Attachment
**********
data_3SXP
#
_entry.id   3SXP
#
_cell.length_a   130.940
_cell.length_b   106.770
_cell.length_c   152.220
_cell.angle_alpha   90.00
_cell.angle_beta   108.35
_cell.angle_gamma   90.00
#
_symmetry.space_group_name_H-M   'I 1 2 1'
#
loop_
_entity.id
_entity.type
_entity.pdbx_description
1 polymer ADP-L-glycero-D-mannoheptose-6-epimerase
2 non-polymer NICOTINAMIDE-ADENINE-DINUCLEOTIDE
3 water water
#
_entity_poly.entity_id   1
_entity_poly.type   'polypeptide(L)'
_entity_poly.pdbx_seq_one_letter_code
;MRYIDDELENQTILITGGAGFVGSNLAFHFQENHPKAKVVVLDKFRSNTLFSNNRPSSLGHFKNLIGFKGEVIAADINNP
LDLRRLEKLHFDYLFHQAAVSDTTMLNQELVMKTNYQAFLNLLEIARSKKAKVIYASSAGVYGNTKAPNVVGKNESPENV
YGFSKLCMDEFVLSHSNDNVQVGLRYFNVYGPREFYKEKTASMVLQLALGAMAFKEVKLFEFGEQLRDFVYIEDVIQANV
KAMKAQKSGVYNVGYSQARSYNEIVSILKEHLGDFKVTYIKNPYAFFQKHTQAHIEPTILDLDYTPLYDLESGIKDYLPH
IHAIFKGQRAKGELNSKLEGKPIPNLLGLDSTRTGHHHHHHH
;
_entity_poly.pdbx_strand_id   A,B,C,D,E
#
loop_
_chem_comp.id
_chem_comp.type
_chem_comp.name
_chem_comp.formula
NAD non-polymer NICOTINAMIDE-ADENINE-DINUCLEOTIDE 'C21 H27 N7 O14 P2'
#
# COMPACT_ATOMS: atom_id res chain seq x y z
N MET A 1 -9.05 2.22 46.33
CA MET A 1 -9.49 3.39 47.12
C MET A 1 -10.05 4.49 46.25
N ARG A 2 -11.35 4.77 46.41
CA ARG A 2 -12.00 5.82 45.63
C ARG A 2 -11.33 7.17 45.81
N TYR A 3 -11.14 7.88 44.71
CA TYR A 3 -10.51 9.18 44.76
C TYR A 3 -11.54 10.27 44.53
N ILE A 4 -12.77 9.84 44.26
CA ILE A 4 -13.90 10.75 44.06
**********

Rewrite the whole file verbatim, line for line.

data_3SXP
#
_entry.id   3SXP
#
_cell.length_a   130.940
_cell.length_b   106.770
_cell.length_c   152.220
_cell.angle_alpha   90.00
_cell.angle_beta   108.35
_cell.angle_gamma   90.00
#
_symmetry.space_group_name_H-M   'I 1 2 1'
#
loop_
_entity.id
_entity.type
_entity.pdbx_description
1 polymer ADP-L-glycero-D-mannoheptose-6-epimerase
2 non-polymer NICOTINAMIDE-ADENINE-DINUCLEOTIDE
3 water water
#
_entity_poly.entity_id   1
_entity_poly.type   'polypeptide(L)'
_entity_poly.pdbx_seq_one_letter_code
;MRYIDDELENQTILITGGAGFVGSNLAFHFQENHPKAKVVVLDKFRSNTLFSNNRPSSLGHFKNLIGFKGEVIAADINNP
LDLRRLEKLHFDYLFHQAAVSDTTMLNQELVMKTNYQAFLNLLEIARSKKAKVIYASSAGVYGNTKAPNVVGKNESPENV
YGFSKLCMDEFVLSHSNDNVQVGLRYFNVYGPREFYKEKTASMVLQLALGAMAFKEVKLFEFGEQLRDFVYIEDVIQANV
KAMKAQKSGVYNVGYSQARSYNEIVSILKEHLGDFKVTYIKNPYAFFQKHTQAHIEPTILDLDYTPLYDLESGIKDYLPH
IHAIFKGQRAKGELNSKLEGKPIPNLLGLDSTRTGHHHHHHH
;
_entity_poly.pdbx_strand_id   A,B,C,D,E
#
loop_
_chem_comp.id
_chem_comp.type
_chem_comp.name
_chem_comp.formula
NAD non-polymer NICOTINAMIDE-ADENINE-DINUCLEOTIDE 'C21 H27 N7 O14 P2'
#
# COMPACT_ATOMS: atom_id res chain seq x y z
N MET A 1 -9.05 2.22 46.33
CA MET A 1 -9.49 3.39 47.12
C MET A 1 -10.05 4.49 46.25
N ARG A 2 -11.35 4.77 46.41
CA ARG A 2 -12.00 5.82 45.63
C ARG A 2 -11.33 7.17 45.81
N TYR A 3 -11.14 7.88 44.71
CA TYR A 3 -10.51 9.18 44.76
C TYR A 3 -11.54 10.27 44.53
N ILE A 4 -12.77 9.84 44.26
CA ILE A 4 -13.90 10.75 44.06